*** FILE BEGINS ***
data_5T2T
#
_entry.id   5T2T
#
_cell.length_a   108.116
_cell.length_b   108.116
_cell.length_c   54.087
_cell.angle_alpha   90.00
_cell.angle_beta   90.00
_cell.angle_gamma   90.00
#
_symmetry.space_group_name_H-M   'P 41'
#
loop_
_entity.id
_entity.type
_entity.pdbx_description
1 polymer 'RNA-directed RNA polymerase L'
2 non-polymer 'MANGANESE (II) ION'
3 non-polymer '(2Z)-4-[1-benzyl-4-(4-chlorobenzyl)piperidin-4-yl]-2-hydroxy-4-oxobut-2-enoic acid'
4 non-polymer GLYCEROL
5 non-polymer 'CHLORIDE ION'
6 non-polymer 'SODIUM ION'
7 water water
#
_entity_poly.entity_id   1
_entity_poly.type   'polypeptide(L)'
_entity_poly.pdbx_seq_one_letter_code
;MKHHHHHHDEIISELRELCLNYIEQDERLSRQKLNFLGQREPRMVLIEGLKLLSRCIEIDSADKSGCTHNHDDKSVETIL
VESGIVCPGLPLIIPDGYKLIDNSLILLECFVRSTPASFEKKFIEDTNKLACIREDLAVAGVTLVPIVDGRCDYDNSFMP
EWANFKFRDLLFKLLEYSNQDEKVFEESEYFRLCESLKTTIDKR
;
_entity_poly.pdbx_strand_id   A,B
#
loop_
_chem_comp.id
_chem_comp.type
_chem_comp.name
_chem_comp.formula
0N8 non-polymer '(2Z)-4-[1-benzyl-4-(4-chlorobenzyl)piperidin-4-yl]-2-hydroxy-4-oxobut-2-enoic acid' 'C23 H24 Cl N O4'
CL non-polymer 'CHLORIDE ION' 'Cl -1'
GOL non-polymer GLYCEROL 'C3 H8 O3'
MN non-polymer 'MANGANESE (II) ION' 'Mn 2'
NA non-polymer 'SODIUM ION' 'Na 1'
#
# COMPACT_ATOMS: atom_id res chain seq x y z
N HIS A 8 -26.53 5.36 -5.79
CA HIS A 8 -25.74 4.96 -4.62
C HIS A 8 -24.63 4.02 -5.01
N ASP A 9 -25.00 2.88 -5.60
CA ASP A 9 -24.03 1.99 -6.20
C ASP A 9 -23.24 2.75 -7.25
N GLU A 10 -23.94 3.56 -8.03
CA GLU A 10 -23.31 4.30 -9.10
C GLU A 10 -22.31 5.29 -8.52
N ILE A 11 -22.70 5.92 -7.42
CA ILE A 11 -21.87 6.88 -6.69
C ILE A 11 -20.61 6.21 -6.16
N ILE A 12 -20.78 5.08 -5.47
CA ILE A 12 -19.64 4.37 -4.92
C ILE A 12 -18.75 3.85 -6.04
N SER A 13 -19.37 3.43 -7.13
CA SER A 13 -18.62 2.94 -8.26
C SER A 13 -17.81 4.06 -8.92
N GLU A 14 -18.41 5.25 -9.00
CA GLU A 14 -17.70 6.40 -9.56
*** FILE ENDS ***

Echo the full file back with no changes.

data_5T2T
#
_entry.id   5T2T
#
_cell.length_a   108.116
_cell.length_b   108.116
_cell.length_c   54.087
_cell.angle_alpha   90.00
_cell.angle_beta   90.00
_cell.angle_gamma   90.00
#
_symmetry.space_group_name_H-M   'P 41'
#
loop_
_entity.id
_entity.type
_entity.pdbx_description
1 polymer 'RNA-directed RNA polymerase L'
2 non-polymer 'MANGANESE (II) ION'
3 non-polymer '(2Z)-4-[1-benzyl-4-(4-chlorobenzyl)piperidin-4-yl]-2-hydroxy-4-oxobut-2-enoic acid'
4 non-polymer GLYCEROL
5 non-polymer 'CHLORIDE ION'
6 non-polymer 'SODIUM ION'
7 water water
#
_entity_poly.entity_id   1
_entity_poly.type   'polypeptide(L)'
_entity_poly.pdbx_seq_one_letter_code
;MKHHHHHHDEIISELRELCLNYIEQDERLSRQKLNFLGQREPRMVLIEGLKLLSRCIEIDSADKSGCTHNHDDKSVETIL
VESGIVCPGLPLIIPDGYKLIDNSLILLECFVRSTPASFEKKFIEDTNKLACIREDLAVAGVTLVPIVDGRCDYDNSFMP
EWANFKFRDLLFKLLEYSNQDEKVFEESEYFRLCESLKTTIDKR
;
_entity_poly.pdbx_strand_id   A,B
#
loop_
_chem_comp.id
_chem_comp.type
_chem_comp.name
_chem_comp.formula
0N8 non-polymer '(2Z)-4-[1-benzyl-4-(4-chlorobenzyl)piperidin-4-yl]-2-hydroxy-4-oxobut-2-enoic acid' 'C23 H24 Cl N O4'
CL non-polymer 'CHLORIDE ION' 'Cl -1'
GOL non-polymer GLYCEROL 'C3 H8 O3'
MN non-polymer 'MANGANESE (II) ION' 'Mn 2'
NA non-polymer 'SODIUM ION' 'Na 1'
#
# COMPACT_ATOMS: atom_id res chain seq x y z
N HIS A 8 -26.53 5.36 -5.79
CA HIS A 8 -25.74 4.96 -4.62
C HIS A 8 -24.63 4.02 -5.01
N ASP A 9 -25.00 2.88 -5.60
CA ASP A 9 -24.03 1.99 -6.20
C ASP A 9 -23.24 2.75 -7.25
N GLU A 10 -23.94 3.56 -8.03
CA GLU A 10 -23.31 4.30 -9.10
C GLU A 10 -22.31 5.29 -8.52
N ILE A 11 -22.70 5.92 -7.42
CA ILE A 11 -21.87 6.88 -6.69
C ILE A 11 -20.61 6.21 -6.16
N ILE A 12 -20.78 5.08 -5.47
CA ILE A 12 -19.64 4.37 -4.92
C ILE A 12 -18.75 3.85 -6.04
N SER A 13 -19.37 3.43 -7.13
CA SER A 13 -18.62 2.94 -8.26
C SER A 13 -17.81 4.06 -8.92
N GLU A 14 -18.41 5.25 -9.00
CA GLU A 14 -17.70 6.40 -9.56